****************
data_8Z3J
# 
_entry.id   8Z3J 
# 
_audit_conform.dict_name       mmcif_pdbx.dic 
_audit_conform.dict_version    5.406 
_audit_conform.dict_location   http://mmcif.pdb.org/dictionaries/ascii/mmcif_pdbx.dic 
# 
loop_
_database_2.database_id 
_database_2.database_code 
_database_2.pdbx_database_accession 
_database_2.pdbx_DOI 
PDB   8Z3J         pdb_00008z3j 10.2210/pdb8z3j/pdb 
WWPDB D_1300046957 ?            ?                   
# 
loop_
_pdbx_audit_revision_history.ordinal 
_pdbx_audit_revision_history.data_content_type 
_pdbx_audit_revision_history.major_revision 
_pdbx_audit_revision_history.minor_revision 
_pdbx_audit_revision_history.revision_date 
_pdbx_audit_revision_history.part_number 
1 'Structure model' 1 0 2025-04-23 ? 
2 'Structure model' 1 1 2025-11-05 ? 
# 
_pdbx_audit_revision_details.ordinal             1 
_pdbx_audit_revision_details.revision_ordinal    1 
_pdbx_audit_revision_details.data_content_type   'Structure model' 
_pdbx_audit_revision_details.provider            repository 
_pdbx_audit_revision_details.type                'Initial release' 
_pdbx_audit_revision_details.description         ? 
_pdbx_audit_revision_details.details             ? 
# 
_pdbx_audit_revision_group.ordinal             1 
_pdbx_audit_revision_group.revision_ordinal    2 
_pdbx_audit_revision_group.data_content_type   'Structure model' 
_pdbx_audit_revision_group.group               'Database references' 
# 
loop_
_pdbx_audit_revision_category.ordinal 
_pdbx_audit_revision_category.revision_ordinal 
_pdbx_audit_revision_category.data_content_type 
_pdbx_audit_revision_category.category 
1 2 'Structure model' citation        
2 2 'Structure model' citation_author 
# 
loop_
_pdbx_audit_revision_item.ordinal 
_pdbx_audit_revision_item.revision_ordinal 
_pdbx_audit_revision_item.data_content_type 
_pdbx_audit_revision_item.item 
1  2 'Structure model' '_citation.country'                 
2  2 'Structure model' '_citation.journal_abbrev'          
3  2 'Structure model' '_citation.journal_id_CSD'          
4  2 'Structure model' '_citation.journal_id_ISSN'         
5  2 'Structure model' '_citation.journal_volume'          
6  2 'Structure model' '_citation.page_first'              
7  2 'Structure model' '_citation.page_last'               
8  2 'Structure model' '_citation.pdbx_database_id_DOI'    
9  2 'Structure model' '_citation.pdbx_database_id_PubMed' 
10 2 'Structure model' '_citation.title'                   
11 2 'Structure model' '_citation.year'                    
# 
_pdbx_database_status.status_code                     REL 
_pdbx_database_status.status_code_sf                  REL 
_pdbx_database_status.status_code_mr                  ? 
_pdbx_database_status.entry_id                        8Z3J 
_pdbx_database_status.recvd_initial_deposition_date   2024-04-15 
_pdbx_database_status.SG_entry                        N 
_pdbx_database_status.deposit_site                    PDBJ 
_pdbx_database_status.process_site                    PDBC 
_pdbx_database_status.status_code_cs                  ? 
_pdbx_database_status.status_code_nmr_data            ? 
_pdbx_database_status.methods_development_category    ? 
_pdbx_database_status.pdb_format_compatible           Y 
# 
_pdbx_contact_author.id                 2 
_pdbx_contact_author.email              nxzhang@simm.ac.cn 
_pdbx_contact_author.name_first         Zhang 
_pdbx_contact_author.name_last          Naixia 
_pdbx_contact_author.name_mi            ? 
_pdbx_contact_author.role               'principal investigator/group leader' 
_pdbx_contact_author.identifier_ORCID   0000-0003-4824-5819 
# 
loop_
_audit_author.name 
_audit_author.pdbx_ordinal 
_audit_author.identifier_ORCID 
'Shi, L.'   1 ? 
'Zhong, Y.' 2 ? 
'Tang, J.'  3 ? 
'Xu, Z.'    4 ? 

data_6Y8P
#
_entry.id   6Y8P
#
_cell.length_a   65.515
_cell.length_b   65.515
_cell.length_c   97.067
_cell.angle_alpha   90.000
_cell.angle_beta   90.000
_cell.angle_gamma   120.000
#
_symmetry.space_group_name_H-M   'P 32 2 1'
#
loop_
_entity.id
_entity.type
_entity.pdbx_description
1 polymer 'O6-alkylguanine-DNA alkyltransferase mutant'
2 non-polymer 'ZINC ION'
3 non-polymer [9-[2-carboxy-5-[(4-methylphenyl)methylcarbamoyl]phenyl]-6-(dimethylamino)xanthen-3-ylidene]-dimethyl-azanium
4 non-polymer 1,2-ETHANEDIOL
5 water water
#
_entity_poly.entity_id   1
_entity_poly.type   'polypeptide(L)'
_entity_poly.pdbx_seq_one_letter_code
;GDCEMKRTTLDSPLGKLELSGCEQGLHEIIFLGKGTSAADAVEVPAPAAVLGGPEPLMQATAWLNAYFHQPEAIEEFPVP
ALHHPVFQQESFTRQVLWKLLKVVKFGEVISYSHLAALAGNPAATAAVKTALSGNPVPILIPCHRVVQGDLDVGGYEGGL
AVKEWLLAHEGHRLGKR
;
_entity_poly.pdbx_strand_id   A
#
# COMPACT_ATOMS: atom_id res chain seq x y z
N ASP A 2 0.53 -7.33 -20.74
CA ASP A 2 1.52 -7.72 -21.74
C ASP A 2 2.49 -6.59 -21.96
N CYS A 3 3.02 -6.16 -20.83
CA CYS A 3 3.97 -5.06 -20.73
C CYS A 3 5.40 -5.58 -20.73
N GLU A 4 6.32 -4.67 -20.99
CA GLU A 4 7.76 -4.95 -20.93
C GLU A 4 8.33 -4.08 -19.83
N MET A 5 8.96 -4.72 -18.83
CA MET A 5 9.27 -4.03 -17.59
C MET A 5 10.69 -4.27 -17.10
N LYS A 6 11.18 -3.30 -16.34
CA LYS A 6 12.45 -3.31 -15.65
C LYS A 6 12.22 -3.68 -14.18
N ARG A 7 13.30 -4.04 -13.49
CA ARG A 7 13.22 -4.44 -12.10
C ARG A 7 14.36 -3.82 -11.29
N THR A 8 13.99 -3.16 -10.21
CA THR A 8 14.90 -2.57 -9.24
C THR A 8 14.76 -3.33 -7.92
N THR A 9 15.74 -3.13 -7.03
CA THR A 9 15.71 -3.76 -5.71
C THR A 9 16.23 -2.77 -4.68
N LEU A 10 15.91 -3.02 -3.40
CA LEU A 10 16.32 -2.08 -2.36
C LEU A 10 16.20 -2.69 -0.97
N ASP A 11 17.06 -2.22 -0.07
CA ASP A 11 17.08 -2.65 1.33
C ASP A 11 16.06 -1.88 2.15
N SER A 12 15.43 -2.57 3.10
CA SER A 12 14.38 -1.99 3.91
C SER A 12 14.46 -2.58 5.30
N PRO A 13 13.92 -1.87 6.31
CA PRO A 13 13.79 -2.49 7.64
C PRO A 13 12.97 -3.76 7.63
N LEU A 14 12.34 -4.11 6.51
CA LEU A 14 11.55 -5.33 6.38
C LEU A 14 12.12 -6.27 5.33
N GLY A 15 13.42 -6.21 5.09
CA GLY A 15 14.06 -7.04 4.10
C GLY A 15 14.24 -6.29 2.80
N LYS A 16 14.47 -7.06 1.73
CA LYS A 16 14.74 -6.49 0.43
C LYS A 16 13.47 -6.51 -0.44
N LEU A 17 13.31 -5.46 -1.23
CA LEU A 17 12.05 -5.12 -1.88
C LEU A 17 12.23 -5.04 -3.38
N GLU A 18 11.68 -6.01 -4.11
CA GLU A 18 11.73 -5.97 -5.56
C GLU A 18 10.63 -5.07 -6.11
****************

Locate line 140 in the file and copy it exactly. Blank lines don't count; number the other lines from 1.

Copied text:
CA LYS A 6 12.45 -3.31 -15.65